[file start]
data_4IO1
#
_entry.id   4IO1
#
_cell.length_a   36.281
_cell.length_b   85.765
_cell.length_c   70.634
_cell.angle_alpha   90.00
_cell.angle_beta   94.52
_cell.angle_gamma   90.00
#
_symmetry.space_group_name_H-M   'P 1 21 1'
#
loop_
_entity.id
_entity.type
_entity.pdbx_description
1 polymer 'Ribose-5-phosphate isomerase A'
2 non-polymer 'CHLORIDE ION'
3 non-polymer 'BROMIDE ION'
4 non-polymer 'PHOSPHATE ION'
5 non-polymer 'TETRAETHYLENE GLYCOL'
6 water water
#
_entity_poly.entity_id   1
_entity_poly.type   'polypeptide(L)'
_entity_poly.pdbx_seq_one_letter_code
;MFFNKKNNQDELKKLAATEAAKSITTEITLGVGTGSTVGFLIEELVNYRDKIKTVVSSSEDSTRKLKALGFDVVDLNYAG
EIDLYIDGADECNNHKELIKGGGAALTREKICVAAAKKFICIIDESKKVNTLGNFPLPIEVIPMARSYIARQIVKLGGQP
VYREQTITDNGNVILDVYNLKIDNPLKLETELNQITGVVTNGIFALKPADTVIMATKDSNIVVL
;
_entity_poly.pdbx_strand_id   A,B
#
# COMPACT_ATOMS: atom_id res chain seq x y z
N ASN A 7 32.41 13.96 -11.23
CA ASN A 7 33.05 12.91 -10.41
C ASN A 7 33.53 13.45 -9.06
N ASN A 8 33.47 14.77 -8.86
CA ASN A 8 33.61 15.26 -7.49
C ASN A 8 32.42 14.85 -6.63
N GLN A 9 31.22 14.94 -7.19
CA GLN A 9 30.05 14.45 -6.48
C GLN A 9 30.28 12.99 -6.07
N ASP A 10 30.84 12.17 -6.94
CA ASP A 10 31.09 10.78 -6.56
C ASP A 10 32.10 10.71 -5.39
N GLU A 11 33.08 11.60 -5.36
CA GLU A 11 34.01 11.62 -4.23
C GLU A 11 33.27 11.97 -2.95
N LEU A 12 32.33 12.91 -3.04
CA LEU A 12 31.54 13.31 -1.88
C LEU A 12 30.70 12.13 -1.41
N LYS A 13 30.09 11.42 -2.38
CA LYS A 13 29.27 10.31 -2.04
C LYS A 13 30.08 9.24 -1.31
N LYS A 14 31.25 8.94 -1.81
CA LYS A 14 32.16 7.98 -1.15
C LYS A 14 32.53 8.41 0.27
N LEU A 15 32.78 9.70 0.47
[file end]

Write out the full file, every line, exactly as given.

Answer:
data_4IO1
#
_entry.id   4IO1
#
_cell.length_a   36.281
_cell.length_b   85.765
_cell.length_c   70.634
_cell.angle_alpha   90.00
_cell.angle_beta   94.52
_cell.angle_gamma   90.00
#
_symmetry.space_group_name_H-M   'P 1 21 1'
#
loop_
_entity.id
_entity.type
_entity.pdbx_description
1 polymer 'Ribose-5-phosphate isomerase A'
2 non-polymer 'CHLORIDE ION'
3 non-polymer 'BROMIDE ION'
4 non-polymer 'PHOSPHATE ION'
5 non-polymer 'TETRAETHYLENE GLYCOL'
6 water water
#
_entity_poly.entity_id   1
_entity_poly.type   'polypeptide(L)'
_entity_poly.pdbx_seq_one_letter_code
;MFFNKKNNQDELKKLAATEAAKSITTEITLGVGTGSTVGFLIEELVNYRDKIKTVVSSSEDSTRKLKALGFDVVDLNYAG
EIDLYIDGADECNNHKELIKGGGAALTREKICVAAAKKFICIIDESKKVNTLGNFPLPIEVIPMARSYIARQIVKLGGQP
VYREQTITDNGNVILDVYNLKIDNPLKLETELNQITGVVTNGIFALKPADTVIMATKDSNIVVL
;
_entity_poly.pdbx_strand_id   A,B
#
# COMPACT_ATOMS: atom_id res chain seq x y z
N ASN A 7 32.41 13.96 -11.23
CA ASN A 7 33.05 12.91 -10.41
C ASN A 7 33.53 13.45 -9.06
N ASN A 8 33.47 14.77 -8.86
CA ASN A 8 33.61 15.26 -7.49
C ASN A 8 32.42 14.85 -6.63
N GLN A 9 31.22 14.94 -7.19
CA GLN A 9 30.05 14.45 -6.48
C GLN A 9 30.28 12.99 -6.07
N ASP A 10 30.84 12.17 -6.94
CA ASP A 10 31.09 10.78 -6.56
C ASP A 10 32.10 10.71 -5.39
N GLU A 11 33.08 11.60 -5.36
CA GLU A 11 34.01 11.62 -4.23
C GLU A 11 33.27 11.97 -2.95
N LEU A 12 32.33 12.91 -3.04
CA LEU A 12 31.54 13.31 -1.88
C LEU A 12 30.70 12.13 -1.41
N LYS A 13 30.09 11.42 -2.38
CA LYS A 13 29.27 10.31 -2.04
C LYS A 13 30.08 9.24 -1.31
N LYS A 14 31.25 8.94 -1.81
CA LYS A 14 32.16 7.98 -1.15
C LYS A 14 32.53 8.41 0.27
N LEU A 15 32.78 9.70 0.47